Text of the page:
1 IAU Experts Seminar Higher Education and Education for All: the Case for Two Solitudes? Maputo, Mozambique, 25-26 January, 2007 Welcome Speech by Goolam Mohamedbhai President, IAUOn behalf of the International Association of Universities, and on my own behalf, Ihave great pleasure in welcoming you all to this Seminar on Higher Education andEducation for All. The IAU is particularly pleased that this activity is being hosted bythe University of Eduardo Mondlane, a long-standing member of the IAU, and I wish tothank the Rector for his support and collaboration, and also for the very warm welcomewe have received. I also wish to express our gratitude to you, Honourable Minister, forhonouring us with your presence this morning. We realise what a busy schedule youmust have and by kindly accepting to be with us, you send a strong signal of theimportance of Education For All for your country, for Africa and indeed for the world.For those of you who may not be fully aware of the IAU and its activities, allow me firstto say a few words about our Association. The IAU, which came into existence in 1950,is a UNESCO-based international non-governmental organisation. Its main objectiveis to bring together higher education institutions and organisations, from countries inevery region of the world, for debate, reflection and action on issues of commonconcern. As a co-operation and service-oriented organisation, it promotes internationalnetworking among higher education institutions to facilitate the exchange ofinformation, experience and ideas, and through meetings and research, it contributes toinformed higher education policy debate. The IAU has over 600 higher educationinstitutions in about 150 countries as members. In addition, its membership includes 25national, regional or international higher education associations. This means that,directly and indirectly, the IAU represents over 2,500 of the world’s higher educationinstitutions.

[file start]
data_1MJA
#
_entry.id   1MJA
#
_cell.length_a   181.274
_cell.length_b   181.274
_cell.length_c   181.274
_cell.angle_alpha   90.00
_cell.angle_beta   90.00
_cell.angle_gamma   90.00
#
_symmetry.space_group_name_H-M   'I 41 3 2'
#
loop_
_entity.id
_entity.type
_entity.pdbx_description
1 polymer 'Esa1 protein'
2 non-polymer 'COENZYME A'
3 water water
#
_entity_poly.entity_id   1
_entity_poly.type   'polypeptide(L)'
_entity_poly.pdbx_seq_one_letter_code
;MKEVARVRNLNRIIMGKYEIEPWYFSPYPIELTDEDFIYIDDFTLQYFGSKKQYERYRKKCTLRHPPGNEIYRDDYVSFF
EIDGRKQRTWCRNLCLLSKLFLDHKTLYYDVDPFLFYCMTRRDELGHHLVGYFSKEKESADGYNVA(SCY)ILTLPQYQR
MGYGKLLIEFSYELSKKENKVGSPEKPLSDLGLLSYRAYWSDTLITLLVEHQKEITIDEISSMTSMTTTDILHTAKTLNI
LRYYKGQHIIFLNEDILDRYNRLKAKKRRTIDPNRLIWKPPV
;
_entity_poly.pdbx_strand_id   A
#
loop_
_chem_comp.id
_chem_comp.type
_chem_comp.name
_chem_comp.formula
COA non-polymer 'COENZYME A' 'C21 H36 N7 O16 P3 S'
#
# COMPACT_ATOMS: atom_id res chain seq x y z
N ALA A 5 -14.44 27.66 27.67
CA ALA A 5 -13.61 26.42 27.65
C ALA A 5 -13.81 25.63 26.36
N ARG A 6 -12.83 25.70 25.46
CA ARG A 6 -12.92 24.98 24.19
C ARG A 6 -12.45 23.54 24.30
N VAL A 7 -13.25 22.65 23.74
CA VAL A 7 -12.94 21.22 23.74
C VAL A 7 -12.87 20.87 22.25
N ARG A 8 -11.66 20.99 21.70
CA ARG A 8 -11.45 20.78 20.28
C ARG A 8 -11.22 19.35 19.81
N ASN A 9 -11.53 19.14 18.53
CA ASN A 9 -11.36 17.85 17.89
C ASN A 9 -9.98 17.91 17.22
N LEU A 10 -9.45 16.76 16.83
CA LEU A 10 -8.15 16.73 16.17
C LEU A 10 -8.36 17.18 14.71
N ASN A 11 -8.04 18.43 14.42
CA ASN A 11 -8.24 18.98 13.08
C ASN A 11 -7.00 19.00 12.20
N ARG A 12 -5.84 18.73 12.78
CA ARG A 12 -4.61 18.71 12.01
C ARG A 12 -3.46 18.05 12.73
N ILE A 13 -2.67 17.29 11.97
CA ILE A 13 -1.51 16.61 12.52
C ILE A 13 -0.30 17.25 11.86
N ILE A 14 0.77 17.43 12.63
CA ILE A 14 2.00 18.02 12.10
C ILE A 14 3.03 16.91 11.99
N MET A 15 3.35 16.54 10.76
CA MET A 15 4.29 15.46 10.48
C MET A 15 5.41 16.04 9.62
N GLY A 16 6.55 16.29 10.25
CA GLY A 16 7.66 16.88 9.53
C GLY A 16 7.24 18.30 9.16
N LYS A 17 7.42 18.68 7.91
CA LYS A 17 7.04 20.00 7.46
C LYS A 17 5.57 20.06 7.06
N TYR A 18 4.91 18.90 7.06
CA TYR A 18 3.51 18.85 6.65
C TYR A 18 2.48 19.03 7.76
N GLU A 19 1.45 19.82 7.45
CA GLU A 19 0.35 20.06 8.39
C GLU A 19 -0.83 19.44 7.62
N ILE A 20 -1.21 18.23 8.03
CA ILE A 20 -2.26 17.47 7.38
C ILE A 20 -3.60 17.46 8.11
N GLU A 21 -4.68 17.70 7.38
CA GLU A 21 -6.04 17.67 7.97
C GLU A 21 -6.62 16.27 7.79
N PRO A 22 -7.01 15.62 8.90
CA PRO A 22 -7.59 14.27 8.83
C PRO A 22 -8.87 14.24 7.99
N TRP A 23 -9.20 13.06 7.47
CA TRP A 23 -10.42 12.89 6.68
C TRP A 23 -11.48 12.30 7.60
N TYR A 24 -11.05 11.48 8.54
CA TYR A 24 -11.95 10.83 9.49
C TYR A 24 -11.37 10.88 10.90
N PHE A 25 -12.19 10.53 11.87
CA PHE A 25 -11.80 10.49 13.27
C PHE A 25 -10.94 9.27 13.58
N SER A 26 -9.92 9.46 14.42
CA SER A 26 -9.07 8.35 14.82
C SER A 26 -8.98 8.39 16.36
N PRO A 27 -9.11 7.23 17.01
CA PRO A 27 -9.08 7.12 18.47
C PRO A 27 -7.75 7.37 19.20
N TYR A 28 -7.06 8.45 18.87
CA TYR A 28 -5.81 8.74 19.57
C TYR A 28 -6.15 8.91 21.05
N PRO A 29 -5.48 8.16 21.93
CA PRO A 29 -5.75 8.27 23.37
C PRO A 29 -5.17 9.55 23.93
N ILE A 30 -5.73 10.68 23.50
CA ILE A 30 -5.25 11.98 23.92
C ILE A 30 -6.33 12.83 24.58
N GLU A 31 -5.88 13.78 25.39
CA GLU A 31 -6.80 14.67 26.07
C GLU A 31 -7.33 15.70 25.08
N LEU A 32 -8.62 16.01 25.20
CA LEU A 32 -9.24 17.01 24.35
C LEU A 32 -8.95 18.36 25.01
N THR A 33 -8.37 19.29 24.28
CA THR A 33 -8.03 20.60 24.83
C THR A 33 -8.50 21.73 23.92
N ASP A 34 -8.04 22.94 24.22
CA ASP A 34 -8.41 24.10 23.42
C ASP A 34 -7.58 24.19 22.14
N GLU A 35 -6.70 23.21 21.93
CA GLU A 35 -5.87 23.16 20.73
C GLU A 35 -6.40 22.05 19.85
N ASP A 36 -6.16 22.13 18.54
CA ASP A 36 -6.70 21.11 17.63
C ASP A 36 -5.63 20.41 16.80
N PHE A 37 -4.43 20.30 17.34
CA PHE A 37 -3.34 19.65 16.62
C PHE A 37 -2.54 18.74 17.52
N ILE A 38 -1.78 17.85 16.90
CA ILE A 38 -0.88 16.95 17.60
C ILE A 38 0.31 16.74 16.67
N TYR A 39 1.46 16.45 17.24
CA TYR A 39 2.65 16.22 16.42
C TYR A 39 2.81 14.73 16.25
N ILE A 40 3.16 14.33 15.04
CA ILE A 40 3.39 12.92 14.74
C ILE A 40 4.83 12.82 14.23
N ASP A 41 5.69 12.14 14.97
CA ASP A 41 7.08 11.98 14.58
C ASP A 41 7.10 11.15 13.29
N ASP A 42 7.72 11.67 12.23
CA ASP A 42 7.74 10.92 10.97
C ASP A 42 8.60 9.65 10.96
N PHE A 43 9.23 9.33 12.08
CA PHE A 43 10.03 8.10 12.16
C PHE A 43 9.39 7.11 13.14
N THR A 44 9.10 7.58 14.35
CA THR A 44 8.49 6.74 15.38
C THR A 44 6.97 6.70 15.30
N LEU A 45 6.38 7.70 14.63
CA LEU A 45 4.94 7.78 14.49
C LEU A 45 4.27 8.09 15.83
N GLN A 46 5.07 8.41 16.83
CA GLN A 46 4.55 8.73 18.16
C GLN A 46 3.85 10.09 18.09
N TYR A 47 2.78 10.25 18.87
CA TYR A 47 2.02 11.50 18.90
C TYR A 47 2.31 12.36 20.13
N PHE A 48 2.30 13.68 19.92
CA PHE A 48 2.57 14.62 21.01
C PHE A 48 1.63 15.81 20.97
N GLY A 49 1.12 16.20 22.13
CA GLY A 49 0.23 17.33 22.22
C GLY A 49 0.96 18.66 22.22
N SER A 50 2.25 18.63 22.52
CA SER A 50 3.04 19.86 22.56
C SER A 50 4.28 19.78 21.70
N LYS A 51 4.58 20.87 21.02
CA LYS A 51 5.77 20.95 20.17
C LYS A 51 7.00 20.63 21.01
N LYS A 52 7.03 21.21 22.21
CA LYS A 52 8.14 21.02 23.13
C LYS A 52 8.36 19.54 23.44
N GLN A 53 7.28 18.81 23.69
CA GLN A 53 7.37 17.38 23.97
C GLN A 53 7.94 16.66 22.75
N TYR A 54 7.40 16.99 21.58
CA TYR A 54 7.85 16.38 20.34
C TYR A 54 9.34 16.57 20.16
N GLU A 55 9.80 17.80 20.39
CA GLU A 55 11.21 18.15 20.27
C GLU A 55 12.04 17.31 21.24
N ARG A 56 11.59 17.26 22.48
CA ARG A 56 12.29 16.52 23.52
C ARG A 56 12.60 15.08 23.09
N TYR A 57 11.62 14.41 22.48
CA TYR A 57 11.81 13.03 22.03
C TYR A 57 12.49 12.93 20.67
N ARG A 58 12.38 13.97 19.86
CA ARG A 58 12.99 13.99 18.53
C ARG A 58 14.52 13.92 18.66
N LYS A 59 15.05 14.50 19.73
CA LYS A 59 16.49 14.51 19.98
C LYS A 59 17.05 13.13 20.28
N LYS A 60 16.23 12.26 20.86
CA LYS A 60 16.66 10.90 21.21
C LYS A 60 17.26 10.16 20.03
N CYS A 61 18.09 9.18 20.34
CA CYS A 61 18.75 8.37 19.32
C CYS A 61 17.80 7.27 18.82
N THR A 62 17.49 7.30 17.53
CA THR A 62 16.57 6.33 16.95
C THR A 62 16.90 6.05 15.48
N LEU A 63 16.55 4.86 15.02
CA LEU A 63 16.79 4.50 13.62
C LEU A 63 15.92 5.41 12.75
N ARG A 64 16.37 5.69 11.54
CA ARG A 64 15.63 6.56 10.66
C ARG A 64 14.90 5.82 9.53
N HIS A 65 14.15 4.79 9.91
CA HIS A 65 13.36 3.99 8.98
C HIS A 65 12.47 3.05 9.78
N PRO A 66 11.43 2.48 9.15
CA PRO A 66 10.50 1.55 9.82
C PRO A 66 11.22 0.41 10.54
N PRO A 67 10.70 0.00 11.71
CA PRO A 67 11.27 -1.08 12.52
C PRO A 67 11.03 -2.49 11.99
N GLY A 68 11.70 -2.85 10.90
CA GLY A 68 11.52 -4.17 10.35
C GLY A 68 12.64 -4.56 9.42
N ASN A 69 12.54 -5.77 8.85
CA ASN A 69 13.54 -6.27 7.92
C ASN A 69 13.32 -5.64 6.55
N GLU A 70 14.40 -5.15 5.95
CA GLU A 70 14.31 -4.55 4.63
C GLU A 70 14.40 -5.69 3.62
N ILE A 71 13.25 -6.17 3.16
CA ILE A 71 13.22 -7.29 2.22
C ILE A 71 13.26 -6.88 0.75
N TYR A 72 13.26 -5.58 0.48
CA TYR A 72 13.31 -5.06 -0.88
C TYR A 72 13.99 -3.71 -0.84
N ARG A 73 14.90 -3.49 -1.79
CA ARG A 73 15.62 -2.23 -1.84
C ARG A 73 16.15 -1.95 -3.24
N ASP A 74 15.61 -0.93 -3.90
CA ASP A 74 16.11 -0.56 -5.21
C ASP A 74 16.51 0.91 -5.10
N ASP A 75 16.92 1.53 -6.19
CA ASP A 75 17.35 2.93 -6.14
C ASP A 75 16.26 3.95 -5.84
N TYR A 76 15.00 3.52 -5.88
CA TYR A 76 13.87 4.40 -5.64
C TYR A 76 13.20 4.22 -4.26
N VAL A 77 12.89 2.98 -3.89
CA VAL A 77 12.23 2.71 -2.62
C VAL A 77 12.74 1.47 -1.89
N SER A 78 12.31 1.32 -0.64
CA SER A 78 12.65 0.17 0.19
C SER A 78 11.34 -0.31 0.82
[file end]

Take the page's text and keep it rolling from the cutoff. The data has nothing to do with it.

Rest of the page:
2In recent years the IAU has been closely following the development of the DakarFramework for Action on Education for All and reflecting on ways in which highereducation can contribute to achieve the prescribed goals. In November 2004 the IAUtook an active part in the international meeting organised by UNESCO in Paris on“University Community and EFA”. That meeting recognised the responsibility thatuniversities have towards development and progress in society and the diverse situationsto which they must respond in order to engender desirable changes. A year later, theIAU started formulating a pilot project to examine the ways in which higher educationand research contribute to meeting EFA goals, a project which SIDA/SARECsubsequently agreed to fund for a three year period. The activities undertaken so far andthe findings will be presented to you at this seminar. In May 2006 the IAU participatedin a Round Table meeting held in Bergen, Norway, to look at the role of highereducation in achieving the EFA goals and where the framework of IAU’s pilot projectwas presented.In embarking on a project linking higher education to Education for All, IAUacknowledges the important role that universities must play in serving their societies. Infact, IAU has always recognised that higher education institutions must engage withsociety. A decade ago, in 1997, in one of its policy statements, IAU advocated theelaboration of a new social contract between university and society. Even earlier thanthat, in 1993, the same principle guided the IAU when it identified sustainabledevelopment as one of its priority themes – a theme which it continued to pursue up tothis day, and the highlight of which was an international conference on higher educationand sustainable development held in Prague in the Czech Republic in 2003.Last year, the IAU reviewed the priority themes for its activities for the next few yearsand in undertaking that review, it took into account not only UNESCO’s priority areasof work but also the major issues facing humanity where higher education can make animportant contribution. One of the three identified priority themes is Higher Educationand Society, under which appear both sustainable development and how highereducation can meet the Education for All goals. The IAU believes that Education ForAll should be looked at holistically, together with the other major internationalchallenges such as sustainable development and achieving the Millennium DevelopmentGoals. Indeed, one of the themes under consideration for IAU’s next General